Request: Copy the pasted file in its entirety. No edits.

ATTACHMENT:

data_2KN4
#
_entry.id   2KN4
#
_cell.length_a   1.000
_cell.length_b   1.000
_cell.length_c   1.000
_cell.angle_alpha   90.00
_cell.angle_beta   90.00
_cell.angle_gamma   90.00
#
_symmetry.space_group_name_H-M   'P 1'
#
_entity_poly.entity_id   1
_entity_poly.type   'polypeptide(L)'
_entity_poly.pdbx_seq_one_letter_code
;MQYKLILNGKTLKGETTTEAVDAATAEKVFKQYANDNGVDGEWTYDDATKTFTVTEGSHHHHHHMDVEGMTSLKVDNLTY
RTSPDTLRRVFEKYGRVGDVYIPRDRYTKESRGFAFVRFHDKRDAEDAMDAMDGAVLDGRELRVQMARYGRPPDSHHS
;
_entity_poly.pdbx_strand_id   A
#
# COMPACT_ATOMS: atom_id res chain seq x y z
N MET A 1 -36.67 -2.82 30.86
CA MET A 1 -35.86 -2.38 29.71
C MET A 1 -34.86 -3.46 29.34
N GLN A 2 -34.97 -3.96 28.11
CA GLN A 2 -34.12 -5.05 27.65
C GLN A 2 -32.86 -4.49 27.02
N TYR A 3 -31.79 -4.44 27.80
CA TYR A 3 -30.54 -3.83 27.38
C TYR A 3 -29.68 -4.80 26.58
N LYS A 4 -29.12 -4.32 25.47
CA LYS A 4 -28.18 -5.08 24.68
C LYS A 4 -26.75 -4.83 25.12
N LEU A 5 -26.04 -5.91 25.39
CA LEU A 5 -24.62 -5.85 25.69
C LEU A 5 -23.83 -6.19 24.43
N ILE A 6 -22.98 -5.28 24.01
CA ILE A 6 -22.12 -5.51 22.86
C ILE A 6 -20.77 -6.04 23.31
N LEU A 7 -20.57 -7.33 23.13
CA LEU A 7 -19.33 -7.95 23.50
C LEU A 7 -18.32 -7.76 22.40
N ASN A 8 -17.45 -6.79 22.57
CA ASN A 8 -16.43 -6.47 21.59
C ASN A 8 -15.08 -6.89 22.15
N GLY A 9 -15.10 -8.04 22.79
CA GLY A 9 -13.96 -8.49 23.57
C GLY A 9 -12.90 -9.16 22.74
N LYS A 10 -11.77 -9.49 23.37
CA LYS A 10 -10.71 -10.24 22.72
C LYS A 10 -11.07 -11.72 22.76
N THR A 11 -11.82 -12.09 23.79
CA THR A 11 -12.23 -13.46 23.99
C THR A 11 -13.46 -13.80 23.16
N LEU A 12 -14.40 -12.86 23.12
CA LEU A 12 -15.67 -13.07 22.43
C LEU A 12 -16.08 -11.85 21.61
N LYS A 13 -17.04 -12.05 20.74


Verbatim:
data_2KN4
#
_entry.id   2KN4
#
_cell.length_a   1.000
_cell.length_b   1.000
_cell.length_c   1.000
_cell.angle_alpha   90.00
_cell.angle_beta   90.00
_cell.angle_gamma   90.00
#
_symmetry.space_group_name_H-M   'P 1'
#
_entity_poly.entity_id   1
_entity_poly.type   'polypeptide(L)'
_entity_poly.pdbx_seq_one_letter_code
;MQYKLILNGKTLKGETTTEAVDAATAEKVFKQYANDNGVDGEWTYDDATKTFTVTEGSHHHHHHMDVEGMTSLKVDNLTY
RTSPDTLRRVFEKYGRVGDVYIPRDRYTKESRGFAFVRFHDKRDAEDAMDAMDGAVLDGRELRVQMARYGRPPDSHHS
;
_entity_poly.pdbx_strand_id   A
#
# COMPACT_ATOMS: atom_id res chain seq x y z
N MET A 1 -36.67 -2.82 30.86
CA MET A 1 -35.86 -2.38 29.71
C MET A 1 -34.86 -3.46 29.34
N GLN A 2 -34.97 -3.96 28.11
CA GLN A 2 -34.12 -5.05 27.65
C GLN A 2 -32.86 -4.49 27.02
N TYR A 3 -31.79 -4.44 27.80
CA TYR A 3 -30.54 -3.83 27.38
C TYR A 3 -29.68 -4.80 26.58
N LYS A 4 -29.12 -4.32 25.47
CA LYS A 4 -28.18 -5.08 24.68
C LYS A 4 -26.75 -4.83 25.12
N LEU A 5 -26.04 -5.91 25.39
CA LEU A 5 -24.62 -5.85 25.69
C LEU A 5 -23.83 -6.19 24.43
N ILE A 6 -22.98 -5.28 24.01
CA ILE A 6 -22.12 -5.51 22.86
C ILE A 6 -20.77 -6.04 23.31
N LEU A 7 -20.57 -7.33 23.13
CA LEU A 7 -19.33 -7.95 23.50
C LEU A 7 -18.32 -7.76 22.40
N ASN A 8 -17.45 -6.79 22.57
CA ASN A 8 -16.43 -6.47 21.59
C ASN A 8 -15.08 -6.89 22.15
N GLY A 9 -15.10 -8.04 22.79
CA GLY A 9 -13.96 -8.49 23.57
C GLY A 9 -12.90 -9.16 22.74
N LYS A 10 -11.77 -9.49 23.37
CA LYS A 10 -10.71 -10.24 22.72
C LYS A 10 -11.07 -11.72 22.76
N THR A 11 -11.82 -12.09 23.79
CA THR A 11 -12.23 -13.46 23.99
C THR A 11 -13.46 -13.80 23.16
N LEU A 12 -14.40 -12.86 23.12
CA LEU A 12 -15.67 -13.07 22.43
C LEU A 12 -16.08 -11.85 21.61
N LYS A 13 -17.04 -12.05 20.74